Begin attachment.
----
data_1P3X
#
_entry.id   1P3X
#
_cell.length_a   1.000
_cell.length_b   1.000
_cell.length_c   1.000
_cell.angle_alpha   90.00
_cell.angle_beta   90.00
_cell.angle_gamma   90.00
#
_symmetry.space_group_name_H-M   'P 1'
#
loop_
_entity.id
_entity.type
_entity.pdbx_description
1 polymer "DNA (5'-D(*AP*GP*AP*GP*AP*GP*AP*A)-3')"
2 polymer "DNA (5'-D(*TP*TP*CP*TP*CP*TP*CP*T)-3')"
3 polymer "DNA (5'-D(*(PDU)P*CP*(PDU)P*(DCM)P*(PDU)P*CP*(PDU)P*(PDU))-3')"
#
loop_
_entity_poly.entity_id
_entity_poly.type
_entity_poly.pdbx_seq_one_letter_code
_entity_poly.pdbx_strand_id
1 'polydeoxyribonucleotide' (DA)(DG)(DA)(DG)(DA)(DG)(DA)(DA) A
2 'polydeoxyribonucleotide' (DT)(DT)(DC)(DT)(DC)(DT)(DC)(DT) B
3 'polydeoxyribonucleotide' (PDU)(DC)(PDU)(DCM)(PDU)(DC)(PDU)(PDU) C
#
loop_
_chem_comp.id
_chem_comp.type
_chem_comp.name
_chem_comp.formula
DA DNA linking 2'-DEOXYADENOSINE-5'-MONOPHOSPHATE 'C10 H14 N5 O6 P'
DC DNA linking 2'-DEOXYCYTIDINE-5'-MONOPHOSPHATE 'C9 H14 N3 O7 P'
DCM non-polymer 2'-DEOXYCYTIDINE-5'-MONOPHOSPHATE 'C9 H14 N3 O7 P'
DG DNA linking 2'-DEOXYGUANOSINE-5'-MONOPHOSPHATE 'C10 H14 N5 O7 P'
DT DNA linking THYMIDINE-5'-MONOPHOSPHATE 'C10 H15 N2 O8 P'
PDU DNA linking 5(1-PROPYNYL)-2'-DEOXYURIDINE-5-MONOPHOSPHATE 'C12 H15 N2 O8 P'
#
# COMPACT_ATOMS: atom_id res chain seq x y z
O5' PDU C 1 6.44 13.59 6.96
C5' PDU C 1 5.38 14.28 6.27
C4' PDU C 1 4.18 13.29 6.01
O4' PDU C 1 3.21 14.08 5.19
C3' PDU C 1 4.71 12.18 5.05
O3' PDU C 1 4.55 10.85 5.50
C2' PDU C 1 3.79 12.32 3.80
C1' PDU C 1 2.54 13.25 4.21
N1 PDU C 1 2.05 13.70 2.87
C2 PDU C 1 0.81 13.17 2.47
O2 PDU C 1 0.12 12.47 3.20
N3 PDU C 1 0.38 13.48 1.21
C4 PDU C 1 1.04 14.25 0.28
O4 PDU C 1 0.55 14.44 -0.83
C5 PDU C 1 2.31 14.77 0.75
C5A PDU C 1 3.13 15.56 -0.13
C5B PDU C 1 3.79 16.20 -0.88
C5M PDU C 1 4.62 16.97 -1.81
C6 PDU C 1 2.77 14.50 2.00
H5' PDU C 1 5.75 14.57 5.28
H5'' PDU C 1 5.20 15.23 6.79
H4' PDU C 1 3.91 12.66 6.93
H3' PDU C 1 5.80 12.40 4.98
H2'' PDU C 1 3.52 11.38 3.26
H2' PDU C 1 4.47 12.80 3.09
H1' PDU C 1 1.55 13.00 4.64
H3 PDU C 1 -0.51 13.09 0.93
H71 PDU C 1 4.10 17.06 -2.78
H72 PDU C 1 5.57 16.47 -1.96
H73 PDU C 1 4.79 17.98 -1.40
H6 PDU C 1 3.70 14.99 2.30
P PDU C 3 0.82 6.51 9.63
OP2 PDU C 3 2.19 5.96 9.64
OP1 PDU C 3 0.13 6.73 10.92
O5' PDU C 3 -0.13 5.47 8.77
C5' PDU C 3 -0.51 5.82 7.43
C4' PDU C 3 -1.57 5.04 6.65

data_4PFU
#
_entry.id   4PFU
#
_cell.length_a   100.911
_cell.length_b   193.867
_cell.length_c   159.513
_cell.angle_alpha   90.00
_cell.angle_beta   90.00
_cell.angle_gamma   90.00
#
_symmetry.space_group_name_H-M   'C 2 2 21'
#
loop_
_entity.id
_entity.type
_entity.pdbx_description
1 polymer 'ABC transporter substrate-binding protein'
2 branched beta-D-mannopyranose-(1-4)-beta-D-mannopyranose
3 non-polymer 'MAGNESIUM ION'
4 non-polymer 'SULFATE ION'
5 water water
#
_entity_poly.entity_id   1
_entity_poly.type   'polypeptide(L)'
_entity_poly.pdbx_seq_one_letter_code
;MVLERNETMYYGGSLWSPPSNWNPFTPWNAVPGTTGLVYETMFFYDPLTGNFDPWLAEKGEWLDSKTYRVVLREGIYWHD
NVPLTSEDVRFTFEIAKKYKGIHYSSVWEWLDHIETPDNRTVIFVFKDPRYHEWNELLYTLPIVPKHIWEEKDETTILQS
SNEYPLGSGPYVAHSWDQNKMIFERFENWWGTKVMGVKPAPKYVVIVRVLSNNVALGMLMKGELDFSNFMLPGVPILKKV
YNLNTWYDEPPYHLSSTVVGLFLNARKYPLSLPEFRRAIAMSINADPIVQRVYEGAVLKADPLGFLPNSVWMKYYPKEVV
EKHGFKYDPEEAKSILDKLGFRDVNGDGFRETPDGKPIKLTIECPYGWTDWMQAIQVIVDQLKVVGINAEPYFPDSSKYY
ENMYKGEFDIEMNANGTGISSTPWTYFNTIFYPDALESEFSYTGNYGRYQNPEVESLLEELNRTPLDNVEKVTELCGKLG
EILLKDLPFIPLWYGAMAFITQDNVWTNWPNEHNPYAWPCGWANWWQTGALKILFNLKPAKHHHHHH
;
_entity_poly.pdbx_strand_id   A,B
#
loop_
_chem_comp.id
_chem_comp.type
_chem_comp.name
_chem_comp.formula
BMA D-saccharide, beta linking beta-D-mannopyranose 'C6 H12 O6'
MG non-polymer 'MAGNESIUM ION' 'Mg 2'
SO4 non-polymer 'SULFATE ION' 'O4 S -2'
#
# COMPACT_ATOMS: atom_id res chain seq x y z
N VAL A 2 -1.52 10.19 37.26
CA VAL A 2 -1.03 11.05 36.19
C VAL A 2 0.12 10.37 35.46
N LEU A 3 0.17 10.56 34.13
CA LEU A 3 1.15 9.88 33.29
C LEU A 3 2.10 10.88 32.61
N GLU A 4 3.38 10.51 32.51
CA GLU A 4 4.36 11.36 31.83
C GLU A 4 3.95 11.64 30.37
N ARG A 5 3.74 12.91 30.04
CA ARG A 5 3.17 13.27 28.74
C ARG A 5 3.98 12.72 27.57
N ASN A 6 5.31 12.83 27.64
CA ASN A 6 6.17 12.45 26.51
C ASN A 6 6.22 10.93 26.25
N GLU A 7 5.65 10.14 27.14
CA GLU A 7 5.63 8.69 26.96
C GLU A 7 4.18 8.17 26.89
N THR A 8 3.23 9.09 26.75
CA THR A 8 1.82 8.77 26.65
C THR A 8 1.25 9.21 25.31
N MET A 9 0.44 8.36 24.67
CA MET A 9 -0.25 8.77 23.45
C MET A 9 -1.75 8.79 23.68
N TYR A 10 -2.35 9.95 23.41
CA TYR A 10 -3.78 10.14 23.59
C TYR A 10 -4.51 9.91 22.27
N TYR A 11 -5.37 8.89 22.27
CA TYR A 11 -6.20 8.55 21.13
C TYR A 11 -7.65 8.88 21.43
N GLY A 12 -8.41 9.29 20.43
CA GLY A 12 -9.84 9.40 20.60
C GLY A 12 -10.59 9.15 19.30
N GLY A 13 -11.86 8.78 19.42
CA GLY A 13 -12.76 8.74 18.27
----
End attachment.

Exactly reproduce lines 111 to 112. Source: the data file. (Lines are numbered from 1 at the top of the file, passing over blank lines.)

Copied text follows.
EKHGFKYDPEEAKSILDKLGFRDVNGDGFRETPDGKPIKLTIECPYGWTDWMQAIQVIVDQLKVVGINAEPYFPDSSKYY
ENMYKGEFDIEMNANGTGISSTPWTYFNTIFYPDALESEFSYTGNYGRYQNPEVESLLEELNRTPLDNVEKVTELCGKLG